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As the name denotes, these are young, mild, lactic and lemony. They can be made with starter alone or with rennet and in their life span they generally shouldn't get familiar with many moulds. They are ideal for cooking but are also great on the cheeseboard because not being too challenging to the taste buds means they are a great contrast to the stronger flavoured cheeses.
These cheeses make up an incredibly popular area of our cheese counters. The group comprises all of those brie or camembert style cheeses that sooner or later ooze lazily across your cheese board and dribble off the end (into a waiting, appreciative mouth!) These cheeses are not necessarily made with cows' milk but can be made with any variety, goat and sheep milk included.
To make soft cheeses, after the rennet has worked its magic on the milk the curds are left quite large as moisture needs to be retained, and are put into moulds. These are left for a period of time to allow the pressure of the curds to squeeze out more of the whey. The moulds are then removed and the soft curds are placed on mats.
A mould called Penicillium Candidum is introduced to the milk, sprayed onto the cheese or on to the mats that the cheese sits on. This results in the cheese growing a fluffy white coat and after a while, the inside of the cheese turning into a soft gooey paste. This is why soft cheeses are also known as 'mould ripening cheeses'. As the white coat forms, it breaks down the curd and also helps to protect the cheese.
The white coat of these cheeses can be added to with the addition of ash or charcoal, something that is predominantly associated with goats cheeses. This has benefits in terms of aesthetics - the cheese is distinctive to look at, and also in the fact that charcoal is known to be an effective aid for the digestion.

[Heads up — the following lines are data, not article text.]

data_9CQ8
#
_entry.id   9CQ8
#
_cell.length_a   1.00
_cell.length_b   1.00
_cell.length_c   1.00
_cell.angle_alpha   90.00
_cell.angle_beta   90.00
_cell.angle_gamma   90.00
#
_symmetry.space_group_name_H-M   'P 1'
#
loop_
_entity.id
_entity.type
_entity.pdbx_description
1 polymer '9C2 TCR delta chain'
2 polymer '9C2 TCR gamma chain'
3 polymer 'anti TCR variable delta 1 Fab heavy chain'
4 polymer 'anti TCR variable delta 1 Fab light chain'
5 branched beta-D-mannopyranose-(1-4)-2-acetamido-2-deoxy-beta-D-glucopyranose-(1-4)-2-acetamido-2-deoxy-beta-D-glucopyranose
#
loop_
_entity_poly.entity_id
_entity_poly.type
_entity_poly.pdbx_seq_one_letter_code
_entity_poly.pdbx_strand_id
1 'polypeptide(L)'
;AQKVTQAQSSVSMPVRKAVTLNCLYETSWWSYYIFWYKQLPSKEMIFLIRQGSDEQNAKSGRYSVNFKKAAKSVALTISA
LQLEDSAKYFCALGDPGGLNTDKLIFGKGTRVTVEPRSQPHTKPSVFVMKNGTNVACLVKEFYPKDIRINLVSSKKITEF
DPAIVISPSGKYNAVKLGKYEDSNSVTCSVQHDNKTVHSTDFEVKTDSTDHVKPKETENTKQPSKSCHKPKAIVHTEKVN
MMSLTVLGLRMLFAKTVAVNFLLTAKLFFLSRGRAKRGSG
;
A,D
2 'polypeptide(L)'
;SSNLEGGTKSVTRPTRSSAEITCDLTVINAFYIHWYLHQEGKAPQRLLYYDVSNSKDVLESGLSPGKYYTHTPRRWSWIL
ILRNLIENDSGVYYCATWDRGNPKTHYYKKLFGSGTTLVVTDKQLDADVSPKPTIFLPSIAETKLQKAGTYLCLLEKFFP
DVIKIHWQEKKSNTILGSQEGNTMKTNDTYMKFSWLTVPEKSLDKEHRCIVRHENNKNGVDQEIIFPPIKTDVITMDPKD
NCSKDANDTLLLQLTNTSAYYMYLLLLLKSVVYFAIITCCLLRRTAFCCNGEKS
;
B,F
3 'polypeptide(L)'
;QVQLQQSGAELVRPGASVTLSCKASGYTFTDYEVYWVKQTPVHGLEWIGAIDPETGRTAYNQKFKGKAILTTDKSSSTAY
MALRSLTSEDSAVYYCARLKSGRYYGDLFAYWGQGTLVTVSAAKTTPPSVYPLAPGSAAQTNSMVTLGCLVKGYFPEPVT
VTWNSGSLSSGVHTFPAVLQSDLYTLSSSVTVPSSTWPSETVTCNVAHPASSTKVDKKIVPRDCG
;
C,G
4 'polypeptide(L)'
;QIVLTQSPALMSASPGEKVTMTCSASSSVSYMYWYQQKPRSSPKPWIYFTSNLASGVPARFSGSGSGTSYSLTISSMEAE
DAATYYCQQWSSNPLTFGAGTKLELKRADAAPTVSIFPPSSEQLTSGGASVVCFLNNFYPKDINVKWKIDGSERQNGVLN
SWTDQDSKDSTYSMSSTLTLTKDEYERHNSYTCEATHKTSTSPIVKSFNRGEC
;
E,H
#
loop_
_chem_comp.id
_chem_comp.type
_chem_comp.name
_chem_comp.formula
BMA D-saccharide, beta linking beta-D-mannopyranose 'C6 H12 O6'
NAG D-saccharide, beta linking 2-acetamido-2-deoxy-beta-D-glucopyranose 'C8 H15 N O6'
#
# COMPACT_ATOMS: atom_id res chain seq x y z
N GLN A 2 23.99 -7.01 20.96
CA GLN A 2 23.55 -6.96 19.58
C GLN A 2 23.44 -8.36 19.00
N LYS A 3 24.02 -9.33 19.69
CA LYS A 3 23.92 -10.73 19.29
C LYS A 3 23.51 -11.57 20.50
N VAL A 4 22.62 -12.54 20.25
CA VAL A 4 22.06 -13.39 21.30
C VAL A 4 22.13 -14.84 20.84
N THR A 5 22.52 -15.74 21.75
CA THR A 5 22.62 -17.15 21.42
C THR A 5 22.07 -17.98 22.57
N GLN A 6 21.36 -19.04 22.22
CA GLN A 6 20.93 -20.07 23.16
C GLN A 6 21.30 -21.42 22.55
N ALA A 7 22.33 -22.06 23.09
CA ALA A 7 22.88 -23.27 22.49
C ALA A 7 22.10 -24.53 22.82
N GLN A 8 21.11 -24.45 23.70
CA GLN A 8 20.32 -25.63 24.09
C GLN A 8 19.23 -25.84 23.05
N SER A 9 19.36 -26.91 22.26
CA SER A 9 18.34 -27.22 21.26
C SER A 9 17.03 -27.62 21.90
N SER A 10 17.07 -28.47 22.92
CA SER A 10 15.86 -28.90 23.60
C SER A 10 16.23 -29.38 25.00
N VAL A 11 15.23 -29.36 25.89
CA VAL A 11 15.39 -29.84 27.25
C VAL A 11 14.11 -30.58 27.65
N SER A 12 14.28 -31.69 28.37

One of the many misconceptions people have of cheese, is that these soft, runny cheeses are the most fattening for you. This is probably because the cheeses resemble cream in their consistency. The truth, happily for those goo-addicts among you, is that because the curds in a soft cheese are kept to a bigger size, the cheese has a higher proportion of moisture in it, and therefore less fat.
What does it all mean? We all want cut and dried answers - does God exist? What is the meaning of life? Well you can't always be definite and the world of cheese is no different. 'Semi-soft', or 'semi-hard' cheese encompasses the genre of stinky cheeses known as Washed Rind, (pinky orange coats), and cheeses made using the washed curd recipe with natural rinds.
To wash your rind or to wash your curd? That is the question! The former can be anything from a mildly elastic texture to a fairly soft one, after the bacteria on the surface of the cheese creates a surface ripening effect, breaking down milk proteins to give a wickedly aromatic soft gloop. So you may see that a washed rind cheese eaten a little young will be semi soft but give the little chap some quality time and T.L.C. and the semi part of the description could be dispensed with.
The latter tend to stay a more firm but supple consistency because 'washed curd' means exactly that, and what it achieves is a less acidic curd which remains pliable and can taste quite lactic and milky.
One thing you can always be sure of is this genre melt beautifully and should be used much more extensively in cookery - they will give a dish either a delicate but distinctive flavour (washed curd) or something down right devilish, deep rich and so darn savoury the dish will get a First at the University of Good Taste. Whatever you do with it, investigate this family thoroughly because you will find characters who are well worth getting to know.